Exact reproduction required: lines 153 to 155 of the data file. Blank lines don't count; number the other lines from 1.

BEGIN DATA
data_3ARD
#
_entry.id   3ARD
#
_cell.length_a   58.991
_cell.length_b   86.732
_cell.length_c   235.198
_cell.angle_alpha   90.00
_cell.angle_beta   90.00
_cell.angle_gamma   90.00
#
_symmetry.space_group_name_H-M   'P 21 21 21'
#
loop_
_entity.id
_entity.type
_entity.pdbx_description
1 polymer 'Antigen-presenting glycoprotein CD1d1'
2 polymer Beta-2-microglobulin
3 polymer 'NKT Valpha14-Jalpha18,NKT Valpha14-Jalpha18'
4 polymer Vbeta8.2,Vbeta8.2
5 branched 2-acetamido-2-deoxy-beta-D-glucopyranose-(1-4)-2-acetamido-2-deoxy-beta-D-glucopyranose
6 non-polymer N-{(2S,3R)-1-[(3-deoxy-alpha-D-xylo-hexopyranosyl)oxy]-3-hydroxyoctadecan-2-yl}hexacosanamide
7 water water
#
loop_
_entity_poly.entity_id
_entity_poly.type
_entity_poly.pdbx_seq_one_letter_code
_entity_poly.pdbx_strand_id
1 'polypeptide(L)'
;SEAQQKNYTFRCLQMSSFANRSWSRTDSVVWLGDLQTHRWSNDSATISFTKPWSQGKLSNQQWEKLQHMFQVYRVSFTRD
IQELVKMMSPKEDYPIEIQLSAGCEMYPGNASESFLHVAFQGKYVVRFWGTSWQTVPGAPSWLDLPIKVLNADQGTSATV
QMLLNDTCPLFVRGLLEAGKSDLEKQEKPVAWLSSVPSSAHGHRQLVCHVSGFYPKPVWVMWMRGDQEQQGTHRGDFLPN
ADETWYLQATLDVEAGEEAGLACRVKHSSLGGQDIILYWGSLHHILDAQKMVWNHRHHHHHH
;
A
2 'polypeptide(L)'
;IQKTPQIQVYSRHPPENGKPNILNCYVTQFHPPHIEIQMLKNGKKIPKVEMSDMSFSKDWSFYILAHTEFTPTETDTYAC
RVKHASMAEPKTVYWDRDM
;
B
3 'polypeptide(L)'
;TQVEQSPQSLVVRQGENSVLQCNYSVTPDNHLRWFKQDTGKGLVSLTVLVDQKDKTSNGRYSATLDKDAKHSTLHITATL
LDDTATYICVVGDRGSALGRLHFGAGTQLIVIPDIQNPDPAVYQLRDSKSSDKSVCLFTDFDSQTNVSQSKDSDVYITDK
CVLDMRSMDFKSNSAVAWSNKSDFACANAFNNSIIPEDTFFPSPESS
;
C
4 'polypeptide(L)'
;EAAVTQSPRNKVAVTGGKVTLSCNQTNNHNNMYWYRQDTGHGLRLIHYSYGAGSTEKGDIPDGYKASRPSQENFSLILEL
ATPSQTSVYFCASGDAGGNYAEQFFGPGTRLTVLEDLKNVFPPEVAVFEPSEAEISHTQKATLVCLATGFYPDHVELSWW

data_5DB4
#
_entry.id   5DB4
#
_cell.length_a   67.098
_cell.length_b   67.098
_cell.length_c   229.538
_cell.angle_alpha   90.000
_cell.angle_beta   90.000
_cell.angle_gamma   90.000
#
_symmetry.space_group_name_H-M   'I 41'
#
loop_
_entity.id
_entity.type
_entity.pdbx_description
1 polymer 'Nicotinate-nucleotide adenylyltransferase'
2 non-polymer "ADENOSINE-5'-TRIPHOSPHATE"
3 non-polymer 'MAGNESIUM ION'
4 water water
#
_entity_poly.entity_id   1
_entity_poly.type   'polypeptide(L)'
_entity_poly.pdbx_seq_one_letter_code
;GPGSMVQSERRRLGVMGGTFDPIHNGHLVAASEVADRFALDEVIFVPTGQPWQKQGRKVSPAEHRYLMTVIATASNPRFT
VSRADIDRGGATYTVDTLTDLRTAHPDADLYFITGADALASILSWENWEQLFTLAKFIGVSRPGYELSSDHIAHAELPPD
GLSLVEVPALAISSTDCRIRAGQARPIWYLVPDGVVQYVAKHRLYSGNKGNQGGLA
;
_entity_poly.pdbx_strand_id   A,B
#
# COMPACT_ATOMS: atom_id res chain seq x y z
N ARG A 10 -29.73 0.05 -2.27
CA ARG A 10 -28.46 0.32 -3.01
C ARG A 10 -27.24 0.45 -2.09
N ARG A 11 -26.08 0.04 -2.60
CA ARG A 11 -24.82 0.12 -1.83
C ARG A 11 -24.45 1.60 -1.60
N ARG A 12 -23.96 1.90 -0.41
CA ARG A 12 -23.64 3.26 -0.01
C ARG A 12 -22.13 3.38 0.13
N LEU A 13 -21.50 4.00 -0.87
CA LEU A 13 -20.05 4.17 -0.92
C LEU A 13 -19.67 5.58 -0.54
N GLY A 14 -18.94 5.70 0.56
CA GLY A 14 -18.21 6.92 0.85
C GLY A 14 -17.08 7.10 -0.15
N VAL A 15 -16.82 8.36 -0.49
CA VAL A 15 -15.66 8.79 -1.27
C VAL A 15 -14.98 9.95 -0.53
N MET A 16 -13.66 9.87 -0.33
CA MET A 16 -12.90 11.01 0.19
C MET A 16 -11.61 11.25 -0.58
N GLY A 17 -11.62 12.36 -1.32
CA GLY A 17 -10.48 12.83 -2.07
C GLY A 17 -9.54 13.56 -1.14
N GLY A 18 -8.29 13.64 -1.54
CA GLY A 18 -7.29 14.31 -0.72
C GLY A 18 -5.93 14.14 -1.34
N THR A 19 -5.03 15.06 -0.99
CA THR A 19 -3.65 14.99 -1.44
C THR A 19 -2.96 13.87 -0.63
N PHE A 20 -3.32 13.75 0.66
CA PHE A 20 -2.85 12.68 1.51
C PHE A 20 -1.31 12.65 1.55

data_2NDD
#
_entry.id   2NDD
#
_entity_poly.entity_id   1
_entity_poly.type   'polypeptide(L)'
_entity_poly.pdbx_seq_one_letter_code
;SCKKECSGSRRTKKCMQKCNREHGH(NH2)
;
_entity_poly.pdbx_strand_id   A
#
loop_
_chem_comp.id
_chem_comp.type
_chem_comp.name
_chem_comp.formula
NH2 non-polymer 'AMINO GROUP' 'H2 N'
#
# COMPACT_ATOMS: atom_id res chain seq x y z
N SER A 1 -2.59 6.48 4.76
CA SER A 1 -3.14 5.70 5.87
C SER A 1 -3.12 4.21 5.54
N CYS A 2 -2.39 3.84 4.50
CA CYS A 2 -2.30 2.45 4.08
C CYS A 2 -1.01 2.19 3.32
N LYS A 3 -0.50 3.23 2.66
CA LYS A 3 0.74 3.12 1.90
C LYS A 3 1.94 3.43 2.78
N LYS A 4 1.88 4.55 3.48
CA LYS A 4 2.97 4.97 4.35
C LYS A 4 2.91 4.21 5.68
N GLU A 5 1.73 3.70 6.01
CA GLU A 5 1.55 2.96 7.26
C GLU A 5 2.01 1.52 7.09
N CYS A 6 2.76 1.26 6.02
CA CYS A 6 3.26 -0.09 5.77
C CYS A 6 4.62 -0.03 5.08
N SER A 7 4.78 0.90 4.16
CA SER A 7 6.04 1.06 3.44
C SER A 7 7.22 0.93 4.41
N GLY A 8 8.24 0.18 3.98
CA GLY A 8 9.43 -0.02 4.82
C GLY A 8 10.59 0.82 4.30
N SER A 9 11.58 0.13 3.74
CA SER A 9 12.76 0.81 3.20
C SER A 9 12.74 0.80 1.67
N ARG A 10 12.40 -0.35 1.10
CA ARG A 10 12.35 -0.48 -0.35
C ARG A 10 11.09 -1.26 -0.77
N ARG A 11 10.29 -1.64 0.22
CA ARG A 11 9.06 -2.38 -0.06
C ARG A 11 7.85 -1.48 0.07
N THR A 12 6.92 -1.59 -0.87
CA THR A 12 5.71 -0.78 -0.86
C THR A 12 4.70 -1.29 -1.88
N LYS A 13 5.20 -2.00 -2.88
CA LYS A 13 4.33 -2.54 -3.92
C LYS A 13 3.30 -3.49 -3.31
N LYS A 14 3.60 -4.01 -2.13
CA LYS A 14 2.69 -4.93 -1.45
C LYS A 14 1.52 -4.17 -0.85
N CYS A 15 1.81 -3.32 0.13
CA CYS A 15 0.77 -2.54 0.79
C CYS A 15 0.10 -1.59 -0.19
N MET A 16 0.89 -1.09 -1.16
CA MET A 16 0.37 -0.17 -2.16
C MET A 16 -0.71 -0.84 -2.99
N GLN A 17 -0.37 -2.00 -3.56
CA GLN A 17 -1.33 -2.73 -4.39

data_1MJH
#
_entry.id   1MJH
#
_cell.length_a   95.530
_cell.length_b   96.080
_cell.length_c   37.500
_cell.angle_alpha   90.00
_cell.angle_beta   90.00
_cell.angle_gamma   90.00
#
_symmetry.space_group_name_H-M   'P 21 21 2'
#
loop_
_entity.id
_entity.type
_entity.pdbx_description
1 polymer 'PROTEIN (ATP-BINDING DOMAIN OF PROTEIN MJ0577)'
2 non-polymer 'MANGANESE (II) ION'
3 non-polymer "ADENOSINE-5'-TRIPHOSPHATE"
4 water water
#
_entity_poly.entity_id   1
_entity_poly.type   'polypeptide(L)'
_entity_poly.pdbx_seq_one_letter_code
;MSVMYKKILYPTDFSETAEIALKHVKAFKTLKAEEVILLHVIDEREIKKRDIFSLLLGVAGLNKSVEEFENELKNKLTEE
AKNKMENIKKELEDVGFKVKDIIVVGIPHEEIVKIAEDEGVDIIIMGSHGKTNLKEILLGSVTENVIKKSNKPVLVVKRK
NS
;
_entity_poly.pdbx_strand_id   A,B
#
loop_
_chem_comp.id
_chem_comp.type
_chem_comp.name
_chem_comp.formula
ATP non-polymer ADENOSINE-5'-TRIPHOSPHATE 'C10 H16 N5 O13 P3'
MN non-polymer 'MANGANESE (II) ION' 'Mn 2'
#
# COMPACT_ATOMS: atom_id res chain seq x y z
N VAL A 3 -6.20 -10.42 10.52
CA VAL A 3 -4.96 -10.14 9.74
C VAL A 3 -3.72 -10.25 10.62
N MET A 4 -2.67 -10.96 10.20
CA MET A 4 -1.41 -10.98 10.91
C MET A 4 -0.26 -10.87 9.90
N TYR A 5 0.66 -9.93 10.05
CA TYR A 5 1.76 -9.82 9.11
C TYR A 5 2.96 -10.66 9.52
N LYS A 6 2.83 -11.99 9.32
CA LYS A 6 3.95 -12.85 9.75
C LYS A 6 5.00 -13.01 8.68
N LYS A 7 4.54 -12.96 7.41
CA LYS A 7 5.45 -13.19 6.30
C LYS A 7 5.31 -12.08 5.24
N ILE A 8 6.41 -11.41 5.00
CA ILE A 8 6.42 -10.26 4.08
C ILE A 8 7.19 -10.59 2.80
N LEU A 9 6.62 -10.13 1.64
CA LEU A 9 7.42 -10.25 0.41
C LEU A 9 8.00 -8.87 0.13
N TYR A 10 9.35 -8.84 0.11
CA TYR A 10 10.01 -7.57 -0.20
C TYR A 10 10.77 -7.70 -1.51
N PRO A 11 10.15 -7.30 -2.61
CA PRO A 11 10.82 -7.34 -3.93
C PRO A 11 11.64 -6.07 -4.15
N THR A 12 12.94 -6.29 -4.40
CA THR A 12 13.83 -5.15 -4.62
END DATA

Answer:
C CYS A 6 4.62 -0.03 5.08
N SER A 7 4.78 0.90 4.16
CA SER A 7 6.04 1.06 3.44